The Federal Circuit did not award fees or costs to either party.

 

About Dennis Crouch

Law Professor at the University of Missouri School of Law. Co-director of the Center for Intellectual Property and Entrepreneurship.

19 thoughts on “Prevailing Defendant’s Exceptional Case Restitution Limited to “Reasonable Attorney Fees”

  1. In a just system, Lumen View would receive the corporate death penalty and the people running the business would be personally responsible for reimbursing the targets of this ignoble scam.

    But if all we have are some Rule 11 sanctions, then that will have to do.

    1. Having gone through the “Rule 11” sanction era, this is not a place that professional attorneys want to go through again. Once, every motion was accompanied with a Rule 11 sanction request. It was nasty and not very productive.

      1. Richard,

        Malcolm does not believe that that “scourge” was “real.”

        I think that this “all attorneys are 3v1L” field of rye thing he has is just a sign of his own mind.

  2. Interesting isn’t it how seeking to get paid for somebody else’s use of what you own is now subject to this kind of retribution? While it may be that the patentee erred in construing his/her/its patent to cover the defendant’s product, the idea that you should be castigated for demanding that you be paid and then seeking the court’s help when stonewalled is quite troubling.

    1. Interesting isn’t it how seeking to get paid for somebody else’s use of what you own is now subject to this kind of retribution

      ROTFLMAO

      The software patent lovers never cease to amuse. Defending the lowest form of attorney that ever walked the earth? Par for the course.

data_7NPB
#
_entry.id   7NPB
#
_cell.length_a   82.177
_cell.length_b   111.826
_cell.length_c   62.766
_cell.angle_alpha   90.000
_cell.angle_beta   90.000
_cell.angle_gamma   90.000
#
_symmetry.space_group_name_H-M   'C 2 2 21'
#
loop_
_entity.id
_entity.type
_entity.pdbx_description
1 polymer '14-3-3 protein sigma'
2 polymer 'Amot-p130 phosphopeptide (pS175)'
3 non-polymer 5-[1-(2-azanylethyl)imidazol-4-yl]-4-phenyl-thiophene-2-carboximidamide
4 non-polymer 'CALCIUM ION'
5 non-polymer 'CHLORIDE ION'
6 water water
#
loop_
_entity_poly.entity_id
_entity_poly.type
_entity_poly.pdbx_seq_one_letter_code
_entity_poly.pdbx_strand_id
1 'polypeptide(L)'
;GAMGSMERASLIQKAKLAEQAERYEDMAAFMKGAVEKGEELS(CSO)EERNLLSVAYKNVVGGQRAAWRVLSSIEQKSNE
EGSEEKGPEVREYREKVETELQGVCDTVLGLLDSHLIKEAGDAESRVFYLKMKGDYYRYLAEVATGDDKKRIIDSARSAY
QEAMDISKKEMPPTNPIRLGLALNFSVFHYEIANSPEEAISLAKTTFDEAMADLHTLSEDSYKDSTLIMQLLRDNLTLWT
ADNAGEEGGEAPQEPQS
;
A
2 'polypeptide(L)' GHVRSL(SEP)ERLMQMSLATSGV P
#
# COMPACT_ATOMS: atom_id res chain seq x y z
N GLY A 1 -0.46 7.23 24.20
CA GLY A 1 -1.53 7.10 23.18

Keep up the great work, svg.

      1. Not to here defend “software” patents, and certainly not “business method” patents (which I refuse to even file) I believe the change from patent attorneys litigating patent infringement claims to “intellectual property” litigators was a mistake.

        Part of the problem is that many CAFC judges, with all due respect, are not even technically inclined. How many have actually filed and prosecuted a patent application?

        The give and take of patent prosecution requires a lot of skill earned from years of practice. To leave it to a junior associate invites the very quicksand in which we are now immersed.

        For example, in SF it is popular to install patios with natural irregular stone slabs. The skilled craftsman can arrange them like the stone wall builders of the past. But if a program was devised to photo each slab, and come up with one or more of the best arrangements, why shouldn’t that merit a patent?

        1. I believe the change from patent attorneys litigating patent infringement claims to “intellectual property” litigators was a mistake.

          For what it’s worth, Richard, I concur.

  3. The part about non-infringement is fair. The ridiculous nonsense from the judge about 101/103 borders on lawlessness from the judge. How about the judges apply the law 102/103/112?

    We have definitely moved into a post law society where the big corporations are controlling the government. (Funny the way the actors in this play don’t even see their parts.)

    1. What is so odd too is how each of these judges is a super skilled person in the art of the patent –or at least according to the judge. Let’s all not forget either that what the judges do is input information, process information, and output an opinion, which we all know is abstract and cannot possible be a real machine.